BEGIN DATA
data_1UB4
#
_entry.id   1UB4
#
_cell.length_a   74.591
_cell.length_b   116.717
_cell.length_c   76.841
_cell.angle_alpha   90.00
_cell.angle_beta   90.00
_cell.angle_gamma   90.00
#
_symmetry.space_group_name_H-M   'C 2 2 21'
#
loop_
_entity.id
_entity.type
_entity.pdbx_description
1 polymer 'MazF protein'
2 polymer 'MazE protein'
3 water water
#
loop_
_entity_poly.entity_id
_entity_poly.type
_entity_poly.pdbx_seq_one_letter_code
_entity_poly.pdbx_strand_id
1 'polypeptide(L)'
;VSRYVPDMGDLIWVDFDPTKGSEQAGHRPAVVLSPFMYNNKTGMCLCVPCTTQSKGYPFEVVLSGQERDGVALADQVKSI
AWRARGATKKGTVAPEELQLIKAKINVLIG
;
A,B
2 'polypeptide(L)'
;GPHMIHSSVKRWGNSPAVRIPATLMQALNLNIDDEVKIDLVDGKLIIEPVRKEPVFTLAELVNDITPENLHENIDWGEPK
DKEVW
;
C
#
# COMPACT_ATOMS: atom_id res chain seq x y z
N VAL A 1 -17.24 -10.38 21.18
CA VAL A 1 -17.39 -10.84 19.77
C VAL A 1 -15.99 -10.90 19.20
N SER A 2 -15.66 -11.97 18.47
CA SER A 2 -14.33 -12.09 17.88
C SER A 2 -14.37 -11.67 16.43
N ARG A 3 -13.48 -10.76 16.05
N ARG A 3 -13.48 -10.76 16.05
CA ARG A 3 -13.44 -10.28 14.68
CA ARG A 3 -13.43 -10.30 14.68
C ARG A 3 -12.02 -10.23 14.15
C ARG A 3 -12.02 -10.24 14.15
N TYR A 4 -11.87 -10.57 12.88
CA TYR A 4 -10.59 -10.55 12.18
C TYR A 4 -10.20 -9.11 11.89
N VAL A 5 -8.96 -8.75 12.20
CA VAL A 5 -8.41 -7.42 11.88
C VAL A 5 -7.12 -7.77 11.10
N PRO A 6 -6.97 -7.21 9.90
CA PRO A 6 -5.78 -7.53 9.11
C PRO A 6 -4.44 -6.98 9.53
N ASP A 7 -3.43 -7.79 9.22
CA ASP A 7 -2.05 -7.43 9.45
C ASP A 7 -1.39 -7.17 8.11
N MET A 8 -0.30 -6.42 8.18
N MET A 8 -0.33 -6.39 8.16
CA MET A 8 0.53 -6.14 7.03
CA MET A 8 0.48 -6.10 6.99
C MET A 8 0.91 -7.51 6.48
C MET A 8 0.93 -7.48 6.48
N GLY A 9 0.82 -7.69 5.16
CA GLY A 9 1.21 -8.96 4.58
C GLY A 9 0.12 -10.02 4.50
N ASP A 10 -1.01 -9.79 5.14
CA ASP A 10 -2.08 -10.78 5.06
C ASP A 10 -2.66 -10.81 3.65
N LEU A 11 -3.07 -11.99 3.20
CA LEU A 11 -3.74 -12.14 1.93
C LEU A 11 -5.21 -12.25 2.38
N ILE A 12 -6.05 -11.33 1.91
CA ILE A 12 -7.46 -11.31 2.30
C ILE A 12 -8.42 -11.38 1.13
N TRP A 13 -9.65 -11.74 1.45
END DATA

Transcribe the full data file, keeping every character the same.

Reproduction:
data_1UB4
#
_entry.id   1UB4
#
_cell.length_a   74.591
_cell.length_b   116.717
_cell.length_c   76.841
_cell.angle_alpha   90.00
_cell.angle_beta   90.00
_cell.angle_gamma   90.00
#
_symmetry.space_group_name_H-M   'C 2 2 21'
#
loop_
_entity.id
_entity.type
_entity.pdbx_description
1 polymer 'MazF protein'
2 polymer 'MazE protein'
3 water water
#
loop_
_entity_poly.entity_id
_entity_poly.type
_entity_poly.pdbx_seq_one_letter_code
_entity_poly.pdbx_strand_id
1 'polypeptide(L)'
;VSRYVPDMGDLIWVDFDPTKGSEQAGHRPAVVLSPFMYNNKTGMCLCVPCTTQSKGYPFEVVLSGQERDGVALADQVKSI
AWRARGATKKGTVAPEELQLIKAKINVLIG
;
A,B
2 'polypeptide(L)'
;GPHMIHSSVKRWGNSPAVRIPATLMQALNLNIDDEVKIDLVDGKLIIEPVRKEPVFTLAELVNDITPENLHENIDWGEPK
DKEVW
;
C
#
# COMPACT_ATOMS: atom_id res chain seq x y z
N VAL A 1 -17.24 -10.38 21.18
CA VAL A 1 -17.39 -10.84 19.77
C VAL A 1 -15.99 -10.90 19.20
N SER A 2 -15.66 -11.97 18.47
CA SER A 2 -14.33 -12.09 17.88
C SER A 2 -14.37 -11.67 16.43
N ARG A 3 -13.48 -10.76 16.05
N ARG A 3 -13.48 -10.76 16.05
CA ARG A 3 -13.44 -10.28 14.68
CA ARG A 3 -13.43 -10.30 14.68
C ARG A 3 -12.02 -10.23 14.15
C ARG A 3 -12.02 -10.24 14.15
N TYR A 4 -11.87 -10.57 12.88
CA TYR A 4 -10.59 -10.55 12.18
C TYR A 4 -10.20 -9.11 11.89
N VAL A 5 -8.96 -8.75 12.20
CA VAL A 5 -8.41 -7.42 11.88
C VAL A 5 -7.12 -7.77 11.10
N PRO A 6 -6.97 -7.21 9.90
CA PRO A 6 -5.78 -7.53 9.11
C PRO A 6 -4.44 -6.98 9.53
N ASP A 7 -3.43 -7.79 9.22
CA ASP A 7 -2.05 -7.43 9.45
C ASP A 7 -1.39 -7.17 8.11
N MET A 8 -0.30 -6.42 8.18
N MET A 8 -0.33 -6.39 8.16
CA MET A 8 0.53 -6.14 7.03
CA MET A 8 0.48 -6.10 6.99
C MET A 8 0.91 -7.51 6.48
C MET A 8 0.93 -7.48 6.48
N GLY A 9 0.82 -7.69 5.16
CA GLY A 9 1.21 -8.96 4.58
C GLY A 9 0.12 -10.02 4.50
N ASP A 10 -1.01 -9.79 5.14
CA ASP A 10 -2.08 -10.78 5.06
C ASP A 10 -2.66 -10.81 3.65
N LEU A 11 -3.07 -11.99 3.20
CA LEU A 11 -3.74 -12.14 1.93
C LEU A 11 -5.21 -12.25 2.38
N ILE A 12 -6.05 -11.33 1.91
CA ILE A 12 -7.46 -11.31 2.30
C ILE A 12 -8.42 -11.38 1.13
N TRP A 13 -9.65 -11.74 1.45